Sophie: Historical Journalism Dramas You Need to Watch Over Winter Break

As a Film/TV major who’s dabbled in journalism throughout my time at BU, a good historical drama based on real-life journalistic triumphs never fails to get my heart pounding. And if you’re like me, you’ve probably lost your patience with media coverage a time or two in the last few months. So if you need a boost of passion about the importance of the fourth estate, here’s a list of films for you.

Shattered Glass

Shattered Glass tells the story of Stephen Glass, a New Republic reporter from the late ‘90s. This movie is the ignored middle child of the historical journalism drama genre and I can’t figure out why. At risk of giving too much away, all I’ll say is that Hayden Christensen is a monster in this film. It’s completely underrated and the plot really sneaks up on you. I’m putting it at the top of the list so you’ll take it seriously for the masterpiece that it is.


Want to honor your COM heritage? Check out Spotlight. The protagonists of this film are COM alums themselves. Go check the Pulitzer wall if you don’t believe me. Heard of this movie? Of course you have: it won the Academy Award for Best Picture back in 2016. One of the most well-known films of the genre, this movie is beautifully written and produced. And it’s set right here in Boston.

All The President’s Men

When you think of political journalism at its finest, you probably think of Bob Woodward and Carl Bernstein and the downfall of Richard Nixon. Made in 1976, this movie is genre-defining. Scratch that–it’s genre-creating. As we navigate the current era of political corruption, you’ve got to check this one out.


All these films about Nixon, and this is the only one that has him as an actual character who interacts with the protagonists in any kind of significant way. This movie is also neglected in the name of its more popular peers (notably Spotlight and All The President’s Men). In spite of this, it’s deeply relevant, another must-see in these unprecedented times. The most famous line? “When the President does it, that means it’s not illegal.” Bone-chilling, right?

The Post

By now you might be rolling your eyes and thinking to yourself, ugh, is this another movie about Watergate? Well, not exactly. This film tells the story of the Pentagon Papers, and how Katherine Graham launched The Washington Post into the big leagues. Also, unlike the rest of the films on this list, this one’s got a female protagonist.

You don’t have to be a journalism student to love these movies. Not a film fanatic? Try one or two of them; they just might surprise you.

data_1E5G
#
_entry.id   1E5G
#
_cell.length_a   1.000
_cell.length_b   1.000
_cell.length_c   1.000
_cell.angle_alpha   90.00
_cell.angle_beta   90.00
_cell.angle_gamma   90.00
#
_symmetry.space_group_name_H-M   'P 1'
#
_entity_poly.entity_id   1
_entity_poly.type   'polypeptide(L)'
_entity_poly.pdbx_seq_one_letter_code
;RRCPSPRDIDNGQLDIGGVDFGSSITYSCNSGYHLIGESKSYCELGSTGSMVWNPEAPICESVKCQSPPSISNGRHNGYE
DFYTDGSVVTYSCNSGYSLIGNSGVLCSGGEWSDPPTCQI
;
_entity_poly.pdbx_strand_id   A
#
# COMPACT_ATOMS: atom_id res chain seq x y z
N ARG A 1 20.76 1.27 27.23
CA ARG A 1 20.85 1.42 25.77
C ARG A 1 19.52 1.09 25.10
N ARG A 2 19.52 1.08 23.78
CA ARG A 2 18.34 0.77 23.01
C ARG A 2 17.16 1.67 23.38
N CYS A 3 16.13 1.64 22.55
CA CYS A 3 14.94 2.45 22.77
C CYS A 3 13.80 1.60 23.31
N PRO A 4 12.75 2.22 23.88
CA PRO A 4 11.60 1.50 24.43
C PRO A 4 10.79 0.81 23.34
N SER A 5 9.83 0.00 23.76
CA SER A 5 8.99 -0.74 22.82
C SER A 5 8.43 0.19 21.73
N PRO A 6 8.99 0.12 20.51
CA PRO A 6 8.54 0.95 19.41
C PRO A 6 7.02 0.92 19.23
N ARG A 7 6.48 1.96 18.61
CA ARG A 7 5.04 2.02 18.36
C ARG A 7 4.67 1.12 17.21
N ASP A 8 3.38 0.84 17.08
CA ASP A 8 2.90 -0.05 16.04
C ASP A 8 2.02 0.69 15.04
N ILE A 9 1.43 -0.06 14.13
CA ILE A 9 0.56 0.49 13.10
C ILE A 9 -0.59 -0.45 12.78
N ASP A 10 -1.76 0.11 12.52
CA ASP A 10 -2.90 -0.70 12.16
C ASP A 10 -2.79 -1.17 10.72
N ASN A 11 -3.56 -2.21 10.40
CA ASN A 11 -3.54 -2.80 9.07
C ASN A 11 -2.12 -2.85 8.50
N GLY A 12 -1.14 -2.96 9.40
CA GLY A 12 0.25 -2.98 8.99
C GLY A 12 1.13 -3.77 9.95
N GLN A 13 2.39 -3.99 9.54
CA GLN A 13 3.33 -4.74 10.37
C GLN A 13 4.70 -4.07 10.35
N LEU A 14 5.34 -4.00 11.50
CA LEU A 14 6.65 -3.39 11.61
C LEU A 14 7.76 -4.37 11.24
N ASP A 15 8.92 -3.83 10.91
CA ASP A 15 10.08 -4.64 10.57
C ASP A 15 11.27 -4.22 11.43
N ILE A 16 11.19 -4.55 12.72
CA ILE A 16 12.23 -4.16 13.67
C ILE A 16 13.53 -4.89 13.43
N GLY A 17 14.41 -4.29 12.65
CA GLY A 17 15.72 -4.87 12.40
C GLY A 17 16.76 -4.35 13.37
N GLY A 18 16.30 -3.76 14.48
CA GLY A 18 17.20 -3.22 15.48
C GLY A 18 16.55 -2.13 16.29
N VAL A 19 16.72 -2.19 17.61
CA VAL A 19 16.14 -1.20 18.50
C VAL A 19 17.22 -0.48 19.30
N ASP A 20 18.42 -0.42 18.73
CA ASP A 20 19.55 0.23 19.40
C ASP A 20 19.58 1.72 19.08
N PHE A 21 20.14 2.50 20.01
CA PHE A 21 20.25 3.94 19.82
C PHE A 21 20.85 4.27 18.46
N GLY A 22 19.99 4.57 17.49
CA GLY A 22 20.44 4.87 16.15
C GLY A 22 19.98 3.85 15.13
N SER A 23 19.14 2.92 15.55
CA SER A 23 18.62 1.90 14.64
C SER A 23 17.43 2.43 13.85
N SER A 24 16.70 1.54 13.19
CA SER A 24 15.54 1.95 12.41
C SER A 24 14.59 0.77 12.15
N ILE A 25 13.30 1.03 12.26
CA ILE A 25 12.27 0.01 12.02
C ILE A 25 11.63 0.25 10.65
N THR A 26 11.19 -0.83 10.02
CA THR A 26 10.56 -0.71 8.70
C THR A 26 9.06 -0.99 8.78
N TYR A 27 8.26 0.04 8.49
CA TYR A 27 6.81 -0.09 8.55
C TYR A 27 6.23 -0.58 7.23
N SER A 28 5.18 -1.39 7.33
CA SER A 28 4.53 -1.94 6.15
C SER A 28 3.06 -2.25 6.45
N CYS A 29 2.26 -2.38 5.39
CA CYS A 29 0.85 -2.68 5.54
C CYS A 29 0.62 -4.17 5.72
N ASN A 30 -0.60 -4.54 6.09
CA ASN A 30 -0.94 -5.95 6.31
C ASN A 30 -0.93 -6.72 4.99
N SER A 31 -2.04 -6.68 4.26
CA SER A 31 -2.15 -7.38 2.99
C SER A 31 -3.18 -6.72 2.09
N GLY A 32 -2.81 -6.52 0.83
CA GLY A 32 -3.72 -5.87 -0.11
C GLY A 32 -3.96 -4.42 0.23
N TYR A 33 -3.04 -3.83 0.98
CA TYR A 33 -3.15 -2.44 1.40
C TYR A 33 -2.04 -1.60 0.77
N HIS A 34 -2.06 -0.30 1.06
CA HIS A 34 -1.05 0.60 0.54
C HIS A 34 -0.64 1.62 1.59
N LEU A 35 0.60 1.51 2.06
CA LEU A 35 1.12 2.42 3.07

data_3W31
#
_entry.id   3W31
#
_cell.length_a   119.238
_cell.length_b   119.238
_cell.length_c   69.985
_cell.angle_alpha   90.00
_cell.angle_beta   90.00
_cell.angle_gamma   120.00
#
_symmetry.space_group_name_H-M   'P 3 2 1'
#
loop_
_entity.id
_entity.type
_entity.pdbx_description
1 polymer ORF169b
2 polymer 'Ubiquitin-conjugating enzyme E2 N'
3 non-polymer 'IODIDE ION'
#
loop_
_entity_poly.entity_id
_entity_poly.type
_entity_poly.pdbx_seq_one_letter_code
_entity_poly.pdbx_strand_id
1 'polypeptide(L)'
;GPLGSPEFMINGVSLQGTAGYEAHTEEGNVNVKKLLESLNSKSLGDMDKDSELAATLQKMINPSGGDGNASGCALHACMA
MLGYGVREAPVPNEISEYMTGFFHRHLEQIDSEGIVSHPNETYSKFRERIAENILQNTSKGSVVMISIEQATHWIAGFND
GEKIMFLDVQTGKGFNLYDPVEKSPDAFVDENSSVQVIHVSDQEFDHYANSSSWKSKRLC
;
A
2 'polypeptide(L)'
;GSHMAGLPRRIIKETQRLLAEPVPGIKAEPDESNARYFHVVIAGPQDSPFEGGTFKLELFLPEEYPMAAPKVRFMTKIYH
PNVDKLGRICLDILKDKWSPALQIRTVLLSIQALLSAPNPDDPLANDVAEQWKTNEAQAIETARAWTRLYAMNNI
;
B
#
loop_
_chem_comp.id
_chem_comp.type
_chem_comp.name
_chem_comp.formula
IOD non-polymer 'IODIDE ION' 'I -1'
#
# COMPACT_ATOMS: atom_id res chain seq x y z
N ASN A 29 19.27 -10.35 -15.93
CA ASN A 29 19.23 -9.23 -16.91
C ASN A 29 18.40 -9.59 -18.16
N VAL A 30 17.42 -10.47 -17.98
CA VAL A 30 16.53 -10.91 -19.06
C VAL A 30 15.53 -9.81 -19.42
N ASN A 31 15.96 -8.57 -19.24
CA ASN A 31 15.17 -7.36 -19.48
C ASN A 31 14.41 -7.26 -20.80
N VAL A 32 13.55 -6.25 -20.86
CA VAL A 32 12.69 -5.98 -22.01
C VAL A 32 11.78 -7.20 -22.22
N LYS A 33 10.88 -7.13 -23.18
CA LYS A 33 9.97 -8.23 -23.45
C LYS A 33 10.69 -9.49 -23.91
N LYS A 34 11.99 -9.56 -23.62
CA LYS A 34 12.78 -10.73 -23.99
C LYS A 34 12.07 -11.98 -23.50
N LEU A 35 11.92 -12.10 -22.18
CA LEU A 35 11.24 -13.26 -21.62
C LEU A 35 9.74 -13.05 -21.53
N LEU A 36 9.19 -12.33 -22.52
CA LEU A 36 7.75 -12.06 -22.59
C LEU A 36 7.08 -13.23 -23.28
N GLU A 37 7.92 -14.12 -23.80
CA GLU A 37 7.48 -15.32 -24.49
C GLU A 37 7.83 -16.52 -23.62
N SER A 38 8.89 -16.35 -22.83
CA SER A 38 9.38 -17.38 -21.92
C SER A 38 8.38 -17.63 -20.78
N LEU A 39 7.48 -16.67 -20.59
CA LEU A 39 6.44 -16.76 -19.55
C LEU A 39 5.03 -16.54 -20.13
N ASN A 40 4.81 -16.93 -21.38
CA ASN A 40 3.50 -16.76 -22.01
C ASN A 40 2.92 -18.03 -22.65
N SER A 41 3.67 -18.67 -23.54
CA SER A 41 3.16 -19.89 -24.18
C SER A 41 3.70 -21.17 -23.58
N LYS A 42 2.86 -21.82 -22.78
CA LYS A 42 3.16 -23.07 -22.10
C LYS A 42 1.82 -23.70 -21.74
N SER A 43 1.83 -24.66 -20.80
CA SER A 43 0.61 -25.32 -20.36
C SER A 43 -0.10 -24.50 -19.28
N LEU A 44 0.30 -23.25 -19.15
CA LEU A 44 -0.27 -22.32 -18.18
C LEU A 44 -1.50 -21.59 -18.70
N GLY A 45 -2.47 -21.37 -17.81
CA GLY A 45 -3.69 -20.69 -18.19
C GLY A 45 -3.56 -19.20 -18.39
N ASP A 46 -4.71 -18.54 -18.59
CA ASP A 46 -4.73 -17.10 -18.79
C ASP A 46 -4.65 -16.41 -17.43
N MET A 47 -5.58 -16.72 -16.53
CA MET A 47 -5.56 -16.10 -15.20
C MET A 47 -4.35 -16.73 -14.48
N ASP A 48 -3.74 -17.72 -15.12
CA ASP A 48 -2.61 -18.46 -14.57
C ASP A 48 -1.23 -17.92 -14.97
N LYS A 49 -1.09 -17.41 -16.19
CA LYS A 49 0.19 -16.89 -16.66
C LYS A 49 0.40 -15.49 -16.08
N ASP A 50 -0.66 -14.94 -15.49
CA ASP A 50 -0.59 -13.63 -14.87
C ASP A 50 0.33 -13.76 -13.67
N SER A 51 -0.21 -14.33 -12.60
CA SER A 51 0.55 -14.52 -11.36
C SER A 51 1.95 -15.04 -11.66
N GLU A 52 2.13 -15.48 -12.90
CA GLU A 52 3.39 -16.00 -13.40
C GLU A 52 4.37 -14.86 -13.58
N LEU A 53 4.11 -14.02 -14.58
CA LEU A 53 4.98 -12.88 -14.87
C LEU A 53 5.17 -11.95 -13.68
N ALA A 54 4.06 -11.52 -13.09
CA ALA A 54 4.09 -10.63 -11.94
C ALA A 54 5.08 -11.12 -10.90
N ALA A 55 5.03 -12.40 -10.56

Sophie: What the Pandemic Taught Me About COM

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Stepping into the broader BU student community as a COM major can feel infantilizing at times. Every COM student has come across jokes --whether via meme in the Facebook group, BU Memes for Normy Teens, or in person among friends -- that poke fun at COM courses as easy. COM students don’t know math. COM students don’t take any finals. COM students don’t have any homework. Every CAS, ENG, or Questrom student seems to believe that they could study Public Relations or Film/TV and skate by with a great GPA. And not to mention the judgement that can come from family members who ask the eternal question: are you sure you don’t want to pursue medicine or law instead?

As a Film/TV major with friends across various disciplines in COM, it seems to me that this is a universal experience. While we in COM know the absolutely essential nature of our field -- thanks, COM 101 -- sometimes, even if just for a brief moment, I buy into what the rest of the world sees. I won’t ever design bridges. I won’t ever perform surgery or create vaccines. Those are the things that are supposed to make society go round, not movies. Early on in the pandemic, back when everyone was just getting used to lockdown and COM students were grappling with how to take JO 200 or Prod 1 over Zoom, I couldn’t stop thinking about the jobs that seemed to really, really matter in that moment:healthcare staff, lab scientists, essential delivery workers, software engineers. I didn’t seem to see my own field on the list.